“Volkswagen is proud to debut this ultra-fuel-efficient vehicle before the Society of Environmental Journalists, a group that shares in our commitment to environmental stewardship,” is how Oliver Schmidt introduced the VW XL1 at the Chattanooga Convention Center in Tennessee on October 3rd.
Schmidt is the general manager of the Engineering and Environmental Office of the Volkswagen Group of America.
The Volkswagen XL1 is the limited production version of the German automaker’s so-called ‘One-Liter-Car’. This odd classification refers not to the engine’s cylinder capacity, but to the extremely low fuel consumption of one litre (the metric unit is Liter) per 100 km.
As you know, European fuel consumption is measured in liters per 100 km (l/100 km), instead of miles per gallon (mpg). The ‘one liter car’ sips only one liter of gasoline per 100 km. In the American mpg, this equates to 235, or 282 mpg in the old imperial system.
The Volkswagen XL1 has actually consumed gasoline at the astonishingly small rate of only 0.89 l/100 km –as tested–, which equates to 315 imperial mpg. That should eliminate the gas-guzzler tax for sure.
This kind of ‘Advancement through Technology’ –to borrow Audi’s slogan– does not come overnight, though. As you may know, it usually takes up to seven years to bring a new model to production; the XL1 took fifteen years. Volkswagen started in 1998 to work on a ‘One Liter’ car. After several proto-types and show cars, the go-ahead was given in 2013 to produce a small series of the XL1. It is the VW Group’s first car built with extensive use of carbon fiber and other lightweight materials, resulting in a rare production car of a slim 795 kg.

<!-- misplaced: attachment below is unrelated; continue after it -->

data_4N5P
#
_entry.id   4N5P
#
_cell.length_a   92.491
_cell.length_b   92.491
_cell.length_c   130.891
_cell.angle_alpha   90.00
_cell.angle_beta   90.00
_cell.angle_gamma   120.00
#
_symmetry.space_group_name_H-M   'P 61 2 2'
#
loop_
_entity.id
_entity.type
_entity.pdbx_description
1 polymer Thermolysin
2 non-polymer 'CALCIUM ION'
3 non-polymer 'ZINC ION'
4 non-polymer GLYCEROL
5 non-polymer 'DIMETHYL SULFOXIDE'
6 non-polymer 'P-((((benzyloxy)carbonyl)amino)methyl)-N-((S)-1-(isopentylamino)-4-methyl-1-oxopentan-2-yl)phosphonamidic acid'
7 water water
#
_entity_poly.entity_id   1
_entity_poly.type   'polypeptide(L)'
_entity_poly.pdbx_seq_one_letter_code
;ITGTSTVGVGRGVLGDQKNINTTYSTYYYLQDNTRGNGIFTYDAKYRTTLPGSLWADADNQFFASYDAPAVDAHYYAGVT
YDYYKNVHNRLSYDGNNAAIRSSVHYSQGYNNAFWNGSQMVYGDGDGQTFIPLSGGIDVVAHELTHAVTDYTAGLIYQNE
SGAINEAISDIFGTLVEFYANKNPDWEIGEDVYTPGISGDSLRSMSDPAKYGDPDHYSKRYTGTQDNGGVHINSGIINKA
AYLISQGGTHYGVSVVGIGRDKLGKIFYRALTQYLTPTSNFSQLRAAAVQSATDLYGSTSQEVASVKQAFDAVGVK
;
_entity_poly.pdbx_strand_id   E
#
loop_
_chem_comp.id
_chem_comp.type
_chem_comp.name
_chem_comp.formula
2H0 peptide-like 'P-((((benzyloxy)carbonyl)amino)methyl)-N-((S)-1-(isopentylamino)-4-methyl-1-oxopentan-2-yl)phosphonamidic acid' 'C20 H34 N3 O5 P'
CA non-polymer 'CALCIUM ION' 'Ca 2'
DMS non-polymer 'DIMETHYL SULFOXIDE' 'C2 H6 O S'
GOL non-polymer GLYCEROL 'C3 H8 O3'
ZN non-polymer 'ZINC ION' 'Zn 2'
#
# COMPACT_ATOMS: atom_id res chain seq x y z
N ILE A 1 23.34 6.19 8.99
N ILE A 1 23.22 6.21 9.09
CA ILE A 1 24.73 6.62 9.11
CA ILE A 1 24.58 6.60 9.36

The XL1 is a pure hybrid electric vehicle; it can drive for about 50 km in silent electric-motor mode, or with its small ‘TDI’ Diesel engine, or combination both, motor and engine; I wonder what we can expect from the Volkswagen Group in the near future?
The newest VW was certainly built for economy, but Ferdinand Piëch, a gifted design engineer and successful manager, and presently Chairman of the Supervisory Board at Volkswagen, recently told engineering students, that it just might be possible to use a Ducati motorcycle engine – with reduction gearing- to triple the horsepower of the super-lightweight XL1 and make it a super lightweight supercar.
I would like my XL2 (?) in light charcoal grey with matching leather interior, please, — PLEASE!
BTW, Ferdinand Piëch is a grandson of Ferdinand Porsche; is it any surprise then?
(Ducati is owned by Audi, VW’s technology incubator and luxury carmaker, and the Porsche and Lamborghini sportscar firms are part of the VW Group, who have considerable experience in carbon-fiber vehicle construction)
Don’t miss this cute video, and don’t blink, or you will miss the last picture.